Ariel Winter stepped on her first set — a commercial for Cool Whip — when she was just 4 years old. The Modern Family star, now 22, has lived her entire life inside Hollywood’s fishbowl, where social media trolls press their faces up against the glass and toss their unsolicited opinions into the water like bait. “They’re so detailed,” she says. “Somebody could comment a whole paragraph about one of my teeth all the way in the back, like, ‘Her canine is… too long and pointy!’ I wasn’t even smiling in any photo. How did you see that?” It’s no wonder that as Modern Family wraps its 11-season run, Winter finds herself craving mundanity. “A normal life is so precious,” Winter tells Elite Daily. “People inside Hollywood don’t realize that.”
Winter was homeschooled as a child, so the sets of the shows she guest-starred on functioned as her schoolyard. When she was 11, she didn’t crush on an awkward classmate, but on David Lyons, her uber-hot, much older, Australian ER co-star on ER. “It was never going to happen, obviously. But, in my heart, I was like, ‘Maybe.’” Lyons played a doctor who couldn’t save Winter’s character’s mom after a car accident, and the script called for her to aggressively fight him. “I don’t know what washed over me,” she says. “Instead of me trying to fight him off and run away, I just ran and jumped in his arms. It was like slow-mo. They cut and everyone was crying laughing. He was, and I was, mortified.”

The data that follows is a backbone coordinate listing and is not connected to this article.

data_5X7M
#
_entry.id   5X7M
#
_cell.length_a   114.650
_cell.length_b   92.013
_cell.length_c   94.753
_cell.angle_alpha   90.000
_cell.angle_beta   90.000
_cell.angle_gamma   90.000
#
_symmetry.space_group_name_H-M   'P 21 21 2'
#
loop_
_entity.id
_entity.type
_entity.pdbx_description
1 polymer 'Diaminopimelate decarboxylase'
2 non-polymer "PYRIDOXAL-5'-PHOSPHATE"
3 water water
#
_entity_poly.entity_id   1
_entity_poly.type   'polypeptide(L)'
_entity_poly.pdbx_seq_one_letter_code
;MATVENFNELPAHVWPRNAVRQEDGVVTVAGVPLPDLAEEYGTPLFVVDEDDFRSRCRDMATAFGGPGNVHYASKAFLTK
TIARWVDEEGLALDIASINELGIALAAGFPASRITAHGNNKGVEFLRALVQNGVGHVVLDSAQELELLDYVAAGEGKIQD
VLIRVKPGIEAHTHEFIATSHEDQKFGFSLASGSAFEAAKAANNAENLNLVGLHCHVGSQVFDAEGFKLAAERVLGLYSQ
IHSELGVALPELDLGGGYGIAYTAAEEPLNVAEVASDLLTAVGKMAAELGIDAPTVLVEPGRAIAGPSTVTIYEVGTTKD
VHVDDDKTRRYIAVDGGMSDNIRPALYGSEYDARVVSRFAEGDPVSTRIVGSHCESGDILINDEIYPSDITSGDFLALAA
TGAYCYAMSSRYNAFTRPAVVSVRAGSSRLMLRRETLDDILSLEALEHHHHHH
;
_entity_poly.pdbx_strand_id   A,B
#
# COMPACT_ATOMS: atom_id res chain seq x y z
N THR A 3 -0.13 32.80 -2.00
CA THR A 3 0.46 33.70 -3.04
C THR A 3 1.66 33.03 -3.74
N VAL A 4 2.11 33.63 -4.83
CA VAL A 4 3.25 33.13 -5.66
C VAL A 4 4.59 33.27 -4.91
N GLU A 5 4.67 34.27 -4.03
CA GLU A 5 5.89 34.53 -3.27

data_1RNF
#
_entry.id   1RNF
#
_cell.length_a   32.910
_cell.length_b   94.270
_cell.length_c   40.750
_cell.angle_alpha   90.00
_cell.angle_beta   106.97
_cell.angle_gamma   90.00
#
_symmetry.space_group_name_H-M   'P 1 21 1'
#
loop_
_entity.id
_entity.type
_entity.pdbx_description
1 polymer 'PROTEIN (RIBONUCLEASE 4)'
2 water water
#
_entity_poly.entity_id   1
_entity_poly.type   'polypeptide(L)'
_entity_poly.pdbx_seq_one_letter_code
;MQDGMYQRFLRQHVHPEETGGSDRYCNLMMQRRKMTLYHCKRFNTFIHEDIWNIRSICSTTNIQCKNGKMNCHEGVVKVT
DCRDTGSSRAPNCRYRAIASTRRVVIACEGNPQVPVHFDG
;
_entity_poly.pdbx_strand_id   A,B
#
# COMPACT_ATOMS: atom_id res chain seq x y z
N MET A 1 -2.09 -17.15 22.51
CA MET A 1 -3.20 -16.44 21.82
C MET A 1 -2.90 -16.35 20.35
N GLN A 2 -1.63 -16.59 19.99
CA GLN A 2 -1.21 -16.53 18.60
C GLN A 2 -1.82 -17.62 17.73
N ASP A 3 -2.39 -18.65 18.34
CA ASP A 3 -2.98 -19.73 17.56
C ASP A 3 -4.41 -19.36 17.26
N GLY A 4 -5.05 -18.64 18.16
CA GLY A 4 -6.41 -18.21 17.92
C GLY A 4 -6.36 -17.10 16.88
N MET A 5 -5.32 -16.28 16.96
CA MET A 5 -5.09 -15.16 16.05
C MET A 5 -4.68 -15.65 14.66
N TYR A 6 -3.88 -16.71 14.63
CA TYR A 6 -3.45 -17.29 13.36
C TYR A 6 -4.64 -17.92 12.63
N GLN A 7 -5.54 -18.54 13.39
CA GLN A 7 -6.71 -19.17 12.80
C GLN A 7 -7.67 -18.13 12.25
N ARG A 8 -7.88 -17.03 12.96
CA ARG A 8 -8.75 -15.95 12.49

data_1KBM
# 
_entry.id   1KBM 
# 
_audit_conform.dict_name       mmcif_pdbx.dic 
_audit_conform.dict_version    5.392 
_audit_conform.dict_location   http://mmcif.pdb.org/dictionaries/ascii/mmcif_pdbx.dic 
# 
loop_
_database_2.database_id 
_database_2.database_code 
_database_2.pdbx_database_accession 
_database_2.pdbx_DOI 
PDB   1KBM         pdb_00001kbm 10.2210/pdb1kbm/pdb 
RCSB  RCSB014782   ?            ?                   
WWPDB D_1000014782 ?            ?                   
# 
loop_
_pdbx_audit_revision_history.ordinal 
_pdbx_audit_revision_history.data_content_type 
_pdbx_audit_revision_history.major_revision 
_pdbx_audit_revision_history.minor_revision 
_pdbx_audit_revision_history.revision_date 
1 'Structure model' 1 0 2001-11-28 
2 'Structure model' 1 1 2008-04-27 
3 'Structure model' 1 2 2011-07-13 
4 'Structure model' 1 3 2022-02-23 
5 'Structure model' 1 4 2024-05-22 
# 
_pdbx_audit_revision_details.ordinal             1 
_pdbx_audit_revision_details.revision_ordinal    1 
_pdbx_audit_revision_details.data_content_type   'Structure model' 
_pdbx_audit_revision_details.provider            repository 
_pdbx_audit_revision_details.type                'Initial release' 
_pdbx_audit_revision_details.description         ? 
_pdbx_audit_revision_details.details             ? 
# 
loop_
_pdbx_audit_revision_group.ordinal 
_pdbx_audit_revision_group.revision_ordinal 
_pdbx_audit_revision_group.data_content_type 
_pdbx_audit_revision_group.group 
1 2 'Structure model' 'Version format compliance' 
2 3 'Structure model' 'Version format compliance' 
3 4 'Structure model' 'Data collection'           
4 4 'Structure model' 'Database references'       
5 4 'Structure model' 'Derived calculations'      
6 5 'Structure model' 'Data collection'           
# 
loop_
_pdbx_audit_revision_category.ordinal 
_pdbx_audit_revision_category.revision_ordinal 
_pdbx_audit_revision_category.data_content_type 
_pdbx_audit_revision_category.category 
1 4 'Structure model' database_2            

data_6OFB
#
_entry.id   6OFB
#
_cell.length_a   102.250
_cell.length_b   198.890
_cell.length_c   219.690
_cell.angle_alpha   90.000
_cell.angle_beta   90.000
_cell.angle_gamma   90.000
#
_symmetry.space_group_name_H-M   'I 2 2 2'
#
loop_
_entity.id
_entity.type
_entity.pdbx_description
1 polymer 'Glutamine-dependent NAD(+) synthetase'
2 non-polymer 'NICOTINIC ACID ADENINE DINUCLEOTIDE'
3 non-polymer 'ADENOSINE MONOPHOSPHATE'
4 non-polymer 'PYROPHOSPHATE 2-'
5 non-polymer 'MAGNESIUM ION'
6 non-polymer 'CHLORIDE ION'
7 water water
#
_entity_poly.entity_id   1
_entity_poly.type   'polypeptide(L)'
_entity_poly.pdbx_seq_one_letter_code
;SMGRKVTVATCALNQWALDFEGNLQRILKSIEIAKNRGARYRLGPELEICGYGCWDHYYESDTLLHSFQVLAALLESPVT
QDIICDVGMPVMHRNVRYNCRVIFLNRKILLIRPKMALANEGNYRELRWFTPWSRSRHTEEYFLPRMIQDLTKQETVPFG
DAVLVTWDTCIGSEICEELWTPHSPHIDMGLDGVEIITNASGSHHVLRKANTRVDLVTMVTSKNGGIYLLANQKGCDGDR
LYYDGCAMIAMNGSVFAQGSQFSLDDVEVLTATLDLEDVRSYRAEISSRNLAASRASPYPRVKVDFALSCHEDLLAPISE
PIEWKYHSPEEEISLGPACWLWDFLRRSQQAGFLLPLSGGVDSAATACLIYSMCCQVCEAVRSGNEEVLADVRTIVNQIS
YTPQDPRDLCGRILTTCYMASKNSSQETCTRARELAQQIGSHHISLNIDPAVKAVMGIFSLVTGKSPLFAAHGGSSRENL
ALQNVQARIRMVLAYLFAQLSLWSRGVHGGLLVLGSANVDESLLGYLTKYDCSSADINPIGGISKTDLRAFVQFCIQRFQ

Though Winter would have preferred not to make an absolute fool of herself in front of a film crew, going after her first crush, albeit unsuccessfully, was a rite of passage. She’s now on the cusp of another milestone: On April 8, Modern Family will air its series finale on ABC. Winter spent half her life playing Alex Dunphy, the highly intelligent middle child whose overachiever personality makes it hard to keep friends. In many respects, Winter is completely different from Alex — “[I] hated the clothes I had to wear” — but she still respects the hell out of the character. “What I’ve always liked about Alex is she always knew exactly what she wanted for her professional life,” she says.
Winter may not identify with Alex’s academic genius, but she can relate to feeling disconnected from her peers. “Homeschool is very isolating. I don’t really recommend it for people,” she says. “Having that life experience [is really important] — even though it will probably suck, because it sucks for everyone.” Winter moved in with her sister, Shanelle Gray, at 14 after being removed from her mother’s custody, and later emancipated, at which point she enrolled in “real” high school. “I was not good at it,” she says. “I didn’t really know how social interactions worked. I spent the majority of my life around adults, even as a kid. The majority of my friends were 20 years older than me. So I just wasn’t well-versed in talking to people my age.” Continue reading “Ariel Winter’s Next Chapter: Being Normal”